The problems that must be solved are:
Getting traffic - commuter and commercial - to flow from Auckland's south-east to Auckland's west, thereby moving arterial traffic away from the CBD roundabout. The absolute priority is to complete the south-western motorway. (Just as a man with blocked arteries needs an immediate arterial bypass and not a lecture about his past lifestyle.) Recognising the social costs imposed on Auckland (and therefore on New Zealand) of having large numbers of people commute across the harbour bridge to jobs south of the CBD. This is a classic "negative externality" (ie social cost) that could be managed by a Singapore-style road tax. Putting the 3½ rail corridors to work. (The ½ is the Onehunga "branch" line, the North Island's oldest railway.) That means commuter trains from Papakura (south-east) and from Henderson (west) should be running to the CBD every 10 minutes, before the new downtown transport centre opens. Converting the third (eastern) rail corridor into a truck/rail/bus/cycle way. (I have in mind a 2-lane road beside a single rail track, with a cycle path on the other side of the rail track. Cars would be verboten.) This would resolve the port problem without having to ruin the tourist heart of Auckland by building an expensive environmentally disastrous eastern highway.
If Auckland gets it right, it will be a case of national money well spent, for the benefit of all New Zealanders. If Auckland (and Wellington) mess it up again, then the country will be even more reluctant to give Auckland another chance.
Textbook economic theory of public goods and social costs can be very useful in formulating Auckland's transport policy.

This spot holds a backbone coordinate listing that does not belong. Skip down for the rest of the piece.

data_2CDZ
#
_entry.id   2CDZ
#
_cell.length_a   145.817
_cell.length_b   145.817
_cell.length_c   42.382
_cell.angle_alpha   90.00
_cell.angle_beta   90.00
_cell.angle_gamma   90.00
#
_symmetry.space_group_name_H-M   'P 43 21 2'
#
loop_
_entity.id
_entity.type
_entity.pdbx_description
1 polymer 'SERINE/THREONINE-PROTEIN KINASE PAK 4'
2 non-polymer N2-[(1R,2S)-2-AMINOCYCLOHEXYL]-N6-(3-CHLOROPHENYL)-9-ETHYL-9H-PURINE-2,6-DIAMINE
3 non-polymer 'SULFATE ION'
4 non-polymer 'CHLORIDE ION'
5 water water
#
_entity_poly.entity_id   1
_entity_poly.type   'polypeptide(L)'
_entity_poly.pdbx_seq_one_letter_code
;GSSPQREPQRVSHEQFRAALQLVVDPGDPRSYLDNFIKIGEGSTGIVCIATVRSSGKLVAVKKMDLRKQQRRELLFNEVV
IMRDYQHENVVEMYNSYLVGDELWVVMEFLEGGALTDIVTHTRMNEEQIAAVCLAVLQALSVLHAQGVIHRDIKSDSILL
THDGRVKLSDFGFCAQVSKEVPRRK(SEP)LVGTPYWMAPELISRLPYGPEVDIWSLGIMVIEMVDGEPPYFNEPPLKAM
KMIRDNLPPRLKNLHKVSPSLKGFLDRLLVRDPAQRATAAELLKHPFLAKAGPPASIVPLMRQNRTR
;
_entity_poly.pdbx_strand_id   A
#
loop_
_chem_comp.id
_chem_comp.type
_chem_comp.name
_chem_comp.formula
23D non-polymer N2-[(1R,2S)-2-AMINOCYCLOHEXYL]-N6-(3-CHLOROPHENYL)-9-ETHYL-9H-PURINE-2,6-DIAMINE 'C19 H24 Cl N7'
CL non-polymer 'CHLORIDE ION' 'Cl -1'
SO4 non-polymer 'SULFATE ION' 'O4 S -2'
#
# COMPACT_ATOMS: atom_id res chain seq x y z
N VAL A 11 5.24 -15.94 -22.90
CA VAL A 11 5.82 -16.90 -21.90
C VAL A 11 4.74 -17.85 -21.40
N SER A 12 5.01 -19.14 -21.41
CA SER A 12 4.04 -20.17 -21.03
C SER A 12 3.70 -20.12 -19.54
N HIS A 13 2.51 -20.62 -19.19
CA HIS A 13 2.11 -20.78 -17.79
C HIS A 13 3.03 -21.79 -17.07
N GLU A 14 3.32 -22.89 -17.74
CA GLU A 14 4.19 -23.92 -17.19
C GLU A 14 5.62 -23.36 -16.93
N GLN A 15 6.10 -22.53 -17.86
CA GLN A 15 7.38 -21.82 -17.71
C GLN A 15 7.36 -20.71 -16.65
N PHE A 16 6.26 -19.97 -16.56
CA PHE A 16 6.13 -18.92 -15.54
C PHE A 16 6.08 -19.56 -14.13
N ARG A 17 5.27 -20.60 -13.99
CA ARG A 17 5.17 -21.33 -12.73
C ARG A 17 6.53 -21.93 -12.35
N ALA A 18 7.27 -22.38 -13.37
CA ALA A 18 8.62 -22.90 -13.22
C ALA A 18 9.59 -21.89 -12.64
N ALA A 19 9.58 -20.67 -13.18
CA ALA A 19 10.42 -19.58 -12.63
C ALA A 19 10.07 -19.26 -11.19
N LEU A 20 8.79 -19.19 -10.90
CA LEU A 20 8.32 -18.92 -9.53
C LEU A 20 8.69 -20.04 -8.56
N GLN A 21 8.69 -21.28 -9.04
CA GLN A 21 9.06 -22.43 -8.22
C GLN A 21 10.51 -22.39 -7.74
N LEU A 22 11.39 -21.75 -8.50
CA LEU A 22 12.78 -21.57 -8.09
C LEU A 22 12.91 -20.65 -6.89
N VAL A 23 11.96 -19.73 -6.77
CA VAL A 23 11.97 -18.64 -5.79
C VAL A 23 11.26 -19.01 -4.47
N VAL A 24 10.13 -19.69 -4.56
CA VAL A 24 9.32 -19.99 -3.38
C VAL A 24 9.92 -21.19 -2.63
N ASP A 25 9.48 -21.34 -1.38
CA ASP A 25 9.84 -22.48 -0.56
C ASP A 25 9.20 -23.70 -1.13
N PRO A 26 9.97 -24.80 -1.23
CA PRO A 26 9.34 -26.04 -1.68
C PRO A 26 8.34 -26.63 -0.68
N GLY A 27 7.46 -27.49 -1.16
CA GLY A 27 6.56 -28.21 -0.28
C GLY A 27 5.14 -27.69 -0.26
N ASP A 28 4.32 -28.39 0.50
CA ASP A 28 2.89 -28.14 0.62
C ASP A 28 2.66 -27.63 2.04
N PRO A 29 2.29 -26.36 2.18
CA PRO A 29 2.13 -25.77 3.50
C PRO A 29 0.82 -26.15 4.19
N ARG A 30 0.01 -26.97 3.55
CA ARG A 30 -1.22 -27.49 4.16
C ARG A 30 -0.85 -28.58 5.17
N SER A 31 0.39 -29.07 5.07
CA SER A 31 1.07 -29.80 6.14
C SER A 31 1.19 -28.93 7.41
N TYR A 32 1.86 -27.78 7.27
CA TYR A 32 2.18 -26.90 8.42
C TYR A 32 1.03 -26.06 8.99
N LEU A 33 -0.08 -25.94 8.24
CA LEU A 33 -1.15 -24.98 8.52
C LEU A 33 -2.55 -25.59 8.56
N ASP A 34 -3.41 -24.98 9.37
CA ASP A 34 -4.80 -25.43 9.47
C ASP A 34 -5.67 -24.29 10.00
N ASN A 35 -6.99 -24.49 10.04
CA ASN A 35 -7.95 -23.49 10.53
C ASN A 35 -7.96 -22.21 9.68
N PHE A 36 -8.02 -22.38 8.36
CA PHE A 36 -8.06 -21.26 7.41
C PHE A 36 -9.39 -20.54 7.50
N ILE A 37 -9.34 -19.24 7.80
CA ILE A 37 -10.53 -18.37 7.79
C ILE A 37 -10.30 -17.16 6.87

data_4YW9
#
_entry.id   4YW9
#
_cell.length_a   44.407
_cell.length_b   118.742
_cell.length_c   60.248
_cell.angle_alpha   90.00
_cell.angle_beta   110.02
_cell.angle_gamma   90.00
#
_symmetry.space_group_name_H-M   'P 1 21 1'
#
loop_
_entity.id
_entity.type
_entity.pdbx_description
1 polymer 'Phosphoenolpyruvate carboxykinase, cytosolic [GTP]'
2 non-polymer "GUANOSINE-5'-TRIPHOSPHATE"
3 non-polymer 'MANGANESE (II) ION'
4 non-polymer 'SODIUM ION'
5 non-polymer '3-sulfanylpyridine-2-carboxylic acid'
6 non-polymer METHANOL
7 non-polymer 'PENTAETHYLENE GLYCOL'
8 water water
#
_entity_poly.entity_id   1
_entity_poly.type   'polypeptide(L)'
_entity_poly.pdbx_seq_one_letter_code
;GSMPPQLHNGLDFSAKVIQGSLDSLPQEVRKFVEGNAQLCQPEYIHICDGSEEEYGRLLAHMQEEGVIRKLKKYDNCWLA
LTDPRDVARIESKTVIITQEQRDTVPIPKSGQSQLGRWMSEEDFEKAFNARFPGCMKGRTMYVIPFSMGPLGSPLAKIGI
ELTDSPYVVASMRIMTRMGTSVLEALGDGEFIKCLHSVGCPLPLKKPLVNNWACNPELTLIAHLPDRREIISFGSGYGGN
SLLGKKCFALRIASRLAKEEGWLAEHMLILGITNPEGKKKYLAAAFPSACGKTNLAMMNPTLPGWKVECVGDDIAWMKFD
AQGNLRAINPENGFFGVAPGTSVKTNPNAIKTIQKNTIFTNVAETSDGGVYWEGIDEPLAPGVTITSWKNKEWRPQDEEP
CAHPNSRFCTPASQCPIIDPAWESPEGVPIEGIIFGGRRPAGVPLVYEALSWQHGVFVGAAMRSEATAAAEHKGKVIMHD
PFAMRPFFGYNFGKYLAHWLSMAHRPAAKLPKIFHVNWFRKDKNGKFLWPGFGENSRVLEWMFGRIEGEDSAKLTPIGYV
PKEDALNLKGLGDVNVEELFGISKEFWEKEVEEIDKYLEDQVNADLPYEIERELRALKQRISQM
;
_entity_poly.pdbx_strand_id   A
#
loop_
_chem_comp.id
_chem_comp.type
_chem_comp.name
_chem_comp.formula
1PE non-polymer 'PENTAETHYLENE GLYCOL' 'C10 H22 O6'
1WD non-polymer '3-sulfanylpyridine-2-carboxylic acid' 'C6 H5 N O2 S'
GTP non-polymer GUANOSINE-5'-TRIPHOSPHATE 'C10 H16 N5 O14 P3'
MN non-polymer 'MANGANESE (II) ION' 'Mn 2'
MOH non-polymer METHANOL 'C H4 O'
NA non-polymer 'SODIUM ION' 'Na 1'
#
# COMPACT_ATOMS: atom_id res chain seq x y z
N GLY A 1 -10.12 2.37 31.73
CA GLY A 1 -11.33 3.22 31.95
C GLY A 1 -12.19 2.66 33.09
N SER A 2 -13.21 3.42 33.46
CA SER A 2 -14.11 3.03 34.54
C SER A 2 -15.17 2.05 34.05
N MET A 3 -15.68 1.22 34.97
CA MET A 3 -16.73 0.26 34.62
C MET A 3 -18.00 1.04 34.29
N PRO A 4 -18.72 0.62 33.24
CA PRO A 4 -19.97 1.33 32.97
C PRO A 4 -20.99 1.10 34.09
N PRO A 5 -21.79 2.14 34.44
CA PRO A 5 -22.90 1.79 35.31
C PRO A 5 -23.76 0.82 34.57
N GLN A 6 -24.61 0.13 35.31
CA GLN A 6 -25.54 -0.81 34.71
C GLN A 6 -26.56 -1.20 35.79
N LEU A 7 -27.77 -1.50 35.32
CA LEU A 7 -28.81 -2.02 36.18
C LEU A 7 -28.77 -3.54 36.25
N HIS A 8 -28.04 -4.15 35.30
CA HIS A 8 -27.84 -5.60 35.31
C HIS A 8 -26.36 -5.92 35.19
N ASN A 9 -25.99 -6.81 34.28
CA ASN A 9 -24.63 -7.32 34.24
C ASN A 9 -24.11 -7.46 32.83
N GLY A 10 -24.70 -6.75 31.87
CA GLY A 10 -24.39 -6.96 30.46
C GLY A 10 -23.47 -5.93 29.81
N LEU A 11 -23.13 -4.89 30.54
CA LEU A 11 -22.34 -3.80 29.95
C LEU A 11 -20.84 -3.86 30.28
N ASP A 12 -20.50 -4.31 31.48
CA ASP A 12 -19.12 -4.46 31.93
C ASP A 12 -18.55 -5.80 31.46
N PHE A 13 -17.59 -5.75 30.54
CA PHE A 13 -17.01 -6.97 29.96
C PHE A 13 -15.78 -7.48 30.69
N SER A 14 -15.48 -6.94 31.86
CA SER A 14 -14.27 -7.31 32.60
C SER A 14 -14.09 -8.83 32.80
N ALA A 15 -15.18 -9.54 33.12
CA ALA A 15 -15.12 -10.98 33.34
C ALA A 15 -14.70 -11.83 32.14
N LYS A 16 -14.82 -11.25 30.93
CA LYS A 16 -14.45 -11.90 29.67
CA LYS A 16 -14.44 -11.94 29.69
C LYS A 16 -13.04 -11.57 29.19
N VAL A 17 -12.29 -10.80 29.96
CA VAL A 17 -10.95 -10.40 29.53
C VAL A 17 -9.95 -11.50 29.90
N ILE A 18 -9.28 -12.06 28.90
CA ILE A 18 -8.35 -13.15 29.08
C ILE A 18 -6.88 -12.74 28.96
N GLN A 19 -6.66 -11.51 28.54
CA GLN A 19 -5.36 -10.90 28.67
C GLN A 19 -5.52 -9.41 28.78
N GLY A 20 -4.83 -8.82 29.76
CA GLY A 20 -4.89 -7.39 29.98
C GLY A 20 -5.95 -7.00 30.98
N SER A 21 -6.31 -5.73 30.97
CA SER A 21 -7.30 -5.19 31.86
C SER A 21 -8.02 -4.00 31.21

Roads are public goods. Economies are most efficient when public goods are free rather than tolled. However, people who incur social costs by regularly making peak-hour journeys through central Auckland - such as people who commute from North Harbour to southern or eastern parts of Auckland, and people who drive their children to schools in distant parts of the city - should face a charge for the costs their choices impose on others. (Removal of school zoning laws by a future National government could aggravate the social costs of traffic congestion. We already know that the morning gridlock virtually disappears during school holidays.)
In the meantime, Aucklanders stuck in traffic jams will be paying the lions' share of the new petrol tax that will pay for whatever solution - effective or ineffective, appropriate or inappropriate - is finally implemented in Auckland.
©2002 Keith Rankin
keithr@pl.net
http://pl.net/~keithr/
Keith Rankin
Political Economist, Scoop Columnist
Keith Rankin taught economics at Unitec in Mt Albert since 1999. An economic historian by training, his research has included an analysis of labour supply in the Great Depression of the 1930s, and has included estimates of New Zealand's GNP going back to the 1850s.
Keith believes that many of the economic issues that beguile us cannot be understood by relying on the orthodox interpretations of our social science disciplines. Keith favours a critical approach that emphasises new perspectives rather than simply opposing those practices and policies that we don't like.
Keith retired in 2020 and lives with his family in Glen Eden, Auckland.